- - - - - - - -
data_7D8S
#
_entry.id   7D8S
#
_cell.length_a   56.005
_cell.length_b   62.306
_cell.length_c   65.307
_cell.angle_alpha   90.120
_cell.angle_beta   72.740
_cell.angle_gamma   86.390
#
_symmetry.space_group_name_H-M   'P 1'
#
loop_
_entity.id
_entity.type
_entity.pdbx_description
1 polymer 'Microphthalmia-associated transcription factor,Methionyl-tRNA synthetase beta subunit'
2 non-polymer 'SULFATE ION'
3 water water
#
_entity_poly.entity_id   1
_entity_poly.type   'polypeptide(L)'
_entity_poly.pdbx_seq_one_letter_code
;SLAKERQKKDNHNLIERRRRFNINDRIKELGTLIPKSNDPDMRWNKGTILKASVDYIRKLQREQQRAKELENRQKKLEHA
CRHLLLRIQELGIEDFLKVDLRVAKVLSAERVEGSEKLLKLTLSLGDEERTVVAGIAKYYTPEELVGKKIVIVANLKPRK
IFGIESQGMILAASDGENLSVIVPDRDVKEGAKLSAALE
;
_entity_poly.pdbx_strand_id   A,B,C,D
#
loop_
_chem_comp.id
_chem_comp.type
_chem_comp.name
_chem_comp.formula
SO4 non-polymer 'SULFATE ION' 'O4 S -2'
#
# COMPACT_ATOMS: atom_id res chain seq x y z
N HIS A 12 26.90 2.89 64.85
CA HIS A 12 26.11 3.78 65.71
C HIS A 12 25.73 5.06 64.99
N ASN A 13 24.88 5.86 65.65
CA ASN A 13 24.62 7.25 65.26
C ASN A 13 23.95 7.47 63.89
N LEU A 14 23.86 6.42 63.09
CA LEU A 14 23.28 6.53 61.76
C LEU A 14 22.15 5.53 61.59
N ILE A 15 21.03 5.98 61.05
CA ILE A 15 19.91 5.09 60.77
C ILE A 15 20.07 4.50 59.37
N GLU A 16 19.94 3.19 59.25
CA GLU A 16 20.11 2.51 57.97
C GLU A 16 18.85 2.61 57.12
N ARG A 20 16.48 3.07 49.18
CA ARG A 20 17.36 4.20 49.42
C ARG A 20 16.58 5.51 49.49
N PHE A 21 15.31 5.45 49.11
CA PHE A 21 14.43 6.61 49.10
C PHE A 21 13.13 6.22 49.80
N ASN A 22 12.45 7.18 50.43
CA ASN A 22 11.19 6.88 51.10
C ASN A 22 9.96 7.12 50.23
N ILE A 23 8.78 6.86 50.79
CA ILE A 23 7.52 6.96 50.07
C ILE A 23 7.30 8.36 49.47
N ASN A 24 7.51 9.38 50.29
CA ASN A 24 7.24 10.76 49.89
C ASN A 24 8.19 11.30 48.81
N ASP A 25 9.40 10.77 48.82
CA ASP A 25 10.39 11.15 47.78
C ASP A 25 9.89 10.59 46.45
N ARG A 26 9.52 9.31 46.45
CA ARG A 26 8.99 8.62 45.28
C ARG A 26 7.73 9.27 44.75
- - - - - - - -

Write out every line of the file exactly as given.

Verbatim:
data_7D8S
#
_entry.id   7D8S
#
_cell.length_a   56.005
_cell.length_b   62.306
_cell.length_c   65.307
_cell.angle_alpha   90.120
_cell.angle_beta   72.740
_cell.angle_gamma   86.390
#
_symmetry.space_group_name_H-M   'P 1'
#
loop_
_entity.id
_entity.type
_entity.pdbx_description
1 polymer 'Microphthalmia-associated transcription factor,Methionyl-tRNA synthetase beta subunit'
2 non-polymer 'SULFATE ION'
3 water water
#
_entity_poly.entity_id   1
_entity_poly.type   'polypeptide(L)'
_entity_poly.pdbx_seq_one_letter_code
;SLAKERQKKDNHNLIERRRRFNINDRIKELGTLIPKSNDPDMRWNKGTILKASVDYIRKLQREQQRAKELENRQKKLEHA
CRHLLLRIQELGIEDFLKVDLRVAKVLSAERVEGSEKLLKLTLSLGDEERTVVAGIAKYYTPEELVGKKIVIVANLKPRK
IFGIESQGMILAASDGENLSVIVPDRDVKEGAKLSAALE
;
_entity_poly.pdbx_strand_id   A,B,C,D
#
loop_
_chem_comp.id
_chem_comp.type
_chem_comp.name
_chem_comp.formula
SO4 non-polymer 'SULFATE ION' 'O4 S -2'
#
# COMPACT_ATOMS: atom_id res chain seq x y z
N HIS A 12 26.90 2.89 64.85
CA HIS A 12 26.11 3.78 65.71
C HIS A 12 25.73 5.06 64.99
N ASN A 13 24.88 5.86 65.65
CA ASN A 13 24.62 7.25 65.26
C ASN A 13 23.95 7.47 63.89
N LEU A 14 23.86 6.42 63.09
CA LEU A 14 23.28 6.53 61.76
C LEU A 14 22.15 5.53 61.59
N ILE A 15 21.03 5.98 61.05
CA ILE A 15 19.91 5.09 60.77
C ILE A 15 20.07 4.50 59.37
N GLU A 16 19.94 3.19 59.25
CA GLU A 16 20.11 2.51 57.97
C GLU A 16 18.85 2.61 57.12
N ARG A 20 16.48 3.07 49.18
CA ARG A 20 17.36 4.20 49.42
C ARG A 20 16.58 5.51 49.49
N PHE A 21 15.31 5.45 49.11
CA PHE A 21 14.43 6.61 49.10
C PHE A 21 13.13 6.22 49.80
N ASN A 22 12.45 7.18 50.43
CA ASN A 22 11.19 6.88 51.10
C ASN A 22 9.96 7.12 50.23
N ILE A 23 8.78 6.86 50.79
CA ILE A 23 7.52 6.96 50.07
C ILE A 23 7.30 8.36 49.47
N ASN A 24 7.51 9.38 50.29
CA ASN A 24 7.24 10.76 49.89
C ASN A 24 8.19 11.30 48.81
N ASP A 25 9.40 10.77 48.82
CA ASP A 25 10.39 11.15 47.78
C ASP A 25 9.89 10.59 46.45
N ARG A 26 9.52 9.31 46.45
CA ARG A 26 8.99 8.62 45.28
C ARG A 26 7.73 9.27 44.75